Germany’s competition police on Wednesday called on Google to better secure its users’ consent to the processing of their data via its various services in a “preliminary” ruling that could lead to coercive measures against the US giant. . “The company must give users enough choice about how their data is handled,” Anti-Cartel Office President Andreas Mundt said in a statement. While currently only a “warning,” not binding, enforcement action could be taken against Google “within the year” if nothing changes, according to the office.
Specifically, the supervisory authority accuses Google of “accumulating a large amount of data from its various services”, such as “Google Search, YouTube, Google Play, Google Maps”. These operations allow it to create “highly detailed profiles” of its users, which it can then sell to advertisers. But users “do not have sufficient choice to decide whether they agree to this extensive processing of their data between services”, according to the office. Indeed, the options currently offered are “too little transparent and global”. For the competition policeman, users must be able to limit the processing of their data “to a single service”, or “depending on its purpose”. Nor must it be “easier” for users to consent to “inter-service” processing of their data than to refuse. Which is currently the case according to the office.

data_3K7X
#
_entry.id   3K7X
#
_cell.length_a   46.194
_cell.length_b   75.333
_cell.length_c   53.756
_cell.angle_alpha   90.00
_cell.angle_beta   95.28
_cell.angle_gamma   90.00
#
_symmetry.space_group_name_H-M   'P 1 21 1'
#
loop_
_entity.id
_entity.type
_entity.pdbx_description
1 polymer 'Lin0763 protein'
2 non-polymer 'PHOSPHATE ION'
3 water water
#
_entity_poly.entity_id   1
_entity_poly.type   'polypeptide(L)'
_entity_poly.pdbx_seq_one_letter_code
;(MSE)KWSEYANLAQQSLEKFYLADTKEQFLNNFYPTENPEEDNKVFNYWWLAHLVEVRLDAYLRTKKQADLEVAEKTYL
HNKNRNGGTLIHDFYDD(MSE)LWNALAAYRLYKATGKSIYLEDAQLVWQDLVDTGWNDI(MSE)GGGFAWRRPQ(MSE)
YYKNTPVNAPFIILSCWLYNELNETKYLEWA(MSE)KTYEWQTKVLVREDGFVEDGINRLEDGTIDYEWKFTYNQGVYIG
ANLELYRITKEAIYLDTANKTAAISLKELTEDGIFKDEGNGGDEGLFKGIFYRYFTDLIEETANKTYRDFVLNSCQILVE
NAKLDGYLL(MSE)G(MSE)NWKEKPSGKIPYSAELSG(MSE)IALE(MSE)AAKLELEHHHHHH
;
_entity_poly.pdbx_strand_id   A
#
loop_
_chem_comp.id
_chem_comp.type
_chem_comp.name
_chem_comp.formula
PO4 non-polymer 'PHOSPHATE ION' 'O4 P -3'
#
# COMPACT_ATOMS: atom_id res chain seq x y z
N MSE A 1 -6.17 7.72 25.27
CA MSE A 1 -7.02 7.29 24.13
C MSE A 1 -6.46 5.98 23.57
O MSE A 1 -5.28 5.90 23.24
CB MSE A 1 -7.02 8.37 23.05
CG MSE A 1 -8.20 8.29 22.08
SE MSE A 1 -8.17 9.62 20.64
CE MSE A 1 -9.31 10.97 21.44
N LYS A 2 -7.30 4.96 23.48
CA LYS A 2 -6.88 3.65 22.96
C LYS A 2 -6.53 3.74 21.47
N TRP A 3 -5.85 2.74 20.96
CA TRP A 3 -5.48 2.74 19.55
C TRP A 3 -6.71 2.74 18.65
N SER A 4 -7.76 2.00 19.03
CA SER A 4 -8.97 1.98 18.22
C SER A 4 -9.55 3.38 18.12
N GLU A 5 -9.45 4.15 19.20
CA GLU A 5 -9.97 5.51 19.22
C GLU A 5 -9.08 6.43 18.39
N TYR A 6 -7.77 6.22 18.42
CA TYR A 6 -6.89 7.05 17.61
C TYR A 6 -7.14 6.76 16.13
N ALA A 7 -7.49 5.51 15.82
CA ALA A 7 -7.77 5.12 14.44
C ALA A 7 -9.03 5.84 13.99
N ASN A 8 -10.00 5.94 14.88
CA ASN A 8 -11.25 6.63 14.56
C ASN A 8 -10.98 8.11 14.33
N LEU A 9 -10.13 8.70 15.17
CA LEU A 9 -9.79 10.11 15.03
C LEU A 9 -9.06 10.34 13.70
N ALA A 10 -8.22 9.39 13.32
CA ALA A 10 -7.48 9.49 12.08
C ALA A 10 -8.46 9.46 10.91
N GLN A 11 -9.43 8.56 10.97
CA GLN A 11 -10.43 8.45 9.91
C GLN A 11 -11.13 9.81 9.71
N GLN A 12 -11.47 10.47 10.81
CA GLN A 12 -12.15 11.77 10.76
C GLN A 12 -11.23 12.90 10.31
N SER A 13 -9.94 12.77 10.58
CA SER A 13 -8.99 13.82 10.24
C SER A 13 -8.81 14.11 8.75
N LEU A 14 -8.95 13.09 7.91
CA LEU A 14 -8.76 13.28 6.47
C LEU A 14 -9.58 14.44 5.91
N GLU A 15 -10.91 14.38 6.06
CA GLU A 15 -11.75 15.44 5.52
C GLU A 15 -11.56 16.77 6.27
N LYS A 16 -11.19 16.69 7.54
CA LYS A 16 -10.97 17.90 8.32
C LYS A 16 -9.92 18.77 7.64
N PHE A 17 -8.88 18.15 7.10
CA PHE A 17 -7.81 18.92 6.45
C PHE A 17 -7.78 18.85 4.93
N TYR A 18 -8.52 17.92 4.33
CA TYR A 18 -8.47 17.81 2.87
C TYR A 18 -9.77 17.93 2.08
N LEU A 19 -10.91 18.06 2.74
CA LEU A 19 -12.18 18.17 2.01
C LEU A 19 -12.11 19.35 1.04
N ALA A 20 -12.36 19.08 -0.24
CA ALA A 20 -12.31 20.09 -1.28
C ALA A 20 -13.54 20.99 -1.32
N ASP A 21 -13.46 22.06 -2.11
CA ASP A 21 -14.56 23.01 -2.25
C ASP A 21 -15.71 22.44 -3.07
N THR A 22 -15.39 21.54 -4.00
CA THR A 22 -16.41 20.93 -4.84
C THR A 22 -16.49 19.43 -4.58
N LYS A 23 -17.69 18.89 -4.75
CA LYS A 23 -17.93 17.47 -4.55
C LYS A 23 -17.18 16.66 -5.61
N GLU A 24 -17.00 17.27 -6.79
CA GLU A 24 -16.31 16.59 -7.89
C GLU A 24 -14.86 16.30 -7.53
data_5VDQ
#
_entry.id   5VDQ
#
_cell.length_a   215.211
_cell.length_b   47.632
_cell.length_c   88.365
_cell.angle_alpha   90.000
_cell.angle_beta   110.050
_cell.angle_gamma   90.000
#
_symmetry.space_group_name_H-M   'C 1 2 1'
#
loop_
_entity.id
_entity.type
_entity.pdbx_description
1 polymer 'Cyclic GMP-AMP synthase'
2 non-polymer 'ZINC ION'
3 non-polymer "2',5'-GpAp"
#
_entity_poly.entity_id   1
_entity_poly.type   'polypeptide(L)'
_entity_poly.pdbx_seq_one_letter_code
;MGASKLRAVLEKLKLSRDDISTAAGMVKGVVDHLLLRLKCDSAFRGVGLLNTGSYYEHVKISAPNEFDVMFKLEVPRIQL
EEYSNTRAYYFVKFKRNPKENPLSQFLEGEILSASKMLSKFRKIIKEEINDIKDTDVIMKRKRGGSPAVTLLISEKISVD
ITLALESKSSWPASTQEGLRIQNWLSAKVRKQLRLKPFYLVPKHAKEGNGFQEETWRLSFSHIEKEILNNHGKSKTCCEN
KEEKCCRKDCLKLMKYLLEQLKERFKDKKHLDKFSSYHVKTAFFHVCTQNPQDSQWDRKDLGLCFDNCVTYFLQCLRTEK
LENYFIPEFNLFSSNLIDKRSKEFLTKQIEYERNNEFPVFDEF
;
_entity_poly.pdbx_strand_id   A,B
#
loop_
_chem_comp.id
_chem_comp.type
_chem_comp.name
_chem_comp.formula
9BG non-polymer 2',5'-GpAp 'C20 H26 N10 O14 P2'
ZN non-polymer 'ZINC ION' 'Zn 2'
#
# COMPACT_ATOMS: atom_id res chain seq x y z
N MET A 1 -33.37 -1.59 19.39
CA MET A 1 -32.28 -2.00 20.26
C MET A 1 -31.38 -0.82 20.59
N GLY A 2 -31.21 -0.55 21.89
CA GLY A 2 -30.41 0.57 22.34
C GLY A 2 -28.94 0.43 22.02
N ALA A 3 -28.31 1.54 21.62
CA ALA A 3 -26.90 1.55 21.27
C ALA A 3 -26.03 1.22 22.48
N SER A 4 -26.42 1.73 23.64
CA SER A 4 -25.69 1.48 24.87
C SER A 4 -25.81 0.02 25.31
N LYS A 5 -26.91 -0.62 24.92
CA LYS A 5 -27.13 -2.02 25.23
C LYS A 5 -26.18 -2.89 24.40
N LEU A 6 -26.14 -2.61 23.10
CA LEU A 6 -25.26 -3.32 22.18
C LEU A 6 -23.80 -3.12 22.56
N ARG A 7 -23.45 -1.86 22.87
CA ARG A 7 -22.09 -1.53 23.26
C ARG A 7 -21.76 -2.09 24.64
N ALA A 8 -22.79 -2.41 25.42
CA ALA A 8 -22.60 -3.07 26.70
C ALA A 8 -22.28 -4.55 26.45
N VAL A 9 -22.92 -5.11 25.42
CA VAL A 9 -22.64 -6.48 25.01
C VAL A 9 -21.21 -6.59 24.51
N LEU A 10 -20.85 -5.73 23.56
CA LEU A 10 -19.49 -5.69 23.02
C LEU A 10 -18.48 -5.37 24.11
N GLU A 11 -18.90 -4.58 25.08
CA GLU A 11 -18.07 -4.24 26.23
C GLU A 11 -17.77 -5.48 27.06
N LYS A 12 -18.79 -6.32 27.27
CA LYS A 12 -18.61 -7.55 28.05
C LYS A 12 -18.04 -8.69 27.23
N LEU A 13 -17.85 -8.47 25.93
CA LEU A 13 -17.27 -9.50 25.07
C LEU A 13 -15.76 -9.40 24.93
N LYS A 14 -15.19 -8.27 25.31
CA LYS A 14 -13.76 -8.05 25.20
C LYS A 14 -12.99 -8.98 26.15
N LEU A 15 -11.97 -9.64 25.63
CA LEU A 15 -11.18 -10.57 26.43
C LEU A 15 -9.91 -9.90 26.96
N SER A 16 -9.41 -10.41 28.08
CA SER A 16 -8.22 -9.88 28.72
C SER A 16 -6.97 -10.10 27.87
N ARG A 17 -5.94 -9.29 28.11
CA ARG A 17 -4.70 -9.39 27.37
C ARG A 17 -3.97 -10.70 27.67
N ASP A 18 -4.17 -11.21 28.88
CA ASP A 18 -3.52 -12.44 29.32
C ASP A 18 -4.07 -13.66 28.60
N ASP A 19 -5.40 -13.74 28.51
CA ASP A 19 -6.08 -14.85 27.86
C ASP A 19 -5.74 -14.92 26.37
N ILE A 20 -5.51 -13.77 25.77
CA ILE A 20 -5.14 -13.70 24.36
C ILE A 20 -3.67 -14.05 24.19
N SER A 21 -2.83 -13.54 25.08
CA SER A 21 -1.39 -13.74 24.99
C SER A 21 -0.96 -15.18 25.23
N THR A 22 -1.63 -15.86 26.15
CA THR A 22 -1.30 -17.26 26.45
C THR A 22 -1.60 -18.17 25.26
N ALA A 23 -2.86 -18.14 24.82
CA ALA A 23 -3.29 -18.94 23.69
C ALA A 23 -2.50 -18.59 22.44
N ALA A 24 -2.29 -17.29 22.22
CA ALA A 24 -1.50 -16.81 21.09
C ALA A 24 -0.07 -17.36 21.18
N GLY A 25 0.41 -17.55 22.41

In a press release sent to AFP, Google assured “to continue (its) constructive dialogue with the German competition authority to respond to their concerns”. “Google is expected to conduct its business responsibly” by meeting “regulators’ expectations,” the company added. This “warning” is part of a procedure initiated by the German antitrust against Google at the beginning of last year in application of a new law that entered into force in 2021. This, in particular, allows for immediate measures to be taken to prevent certain anti-competitive practices by companies in a situation of market dominance, which is the case with Google, according to the competition police officer. Under this text, investigations were launched against Facebook, Amazon and Google. They are part of a context of offensive against the American digital giants in recent years in several European countries and by the EU authorities, who call on these companies to strengthen their regulation.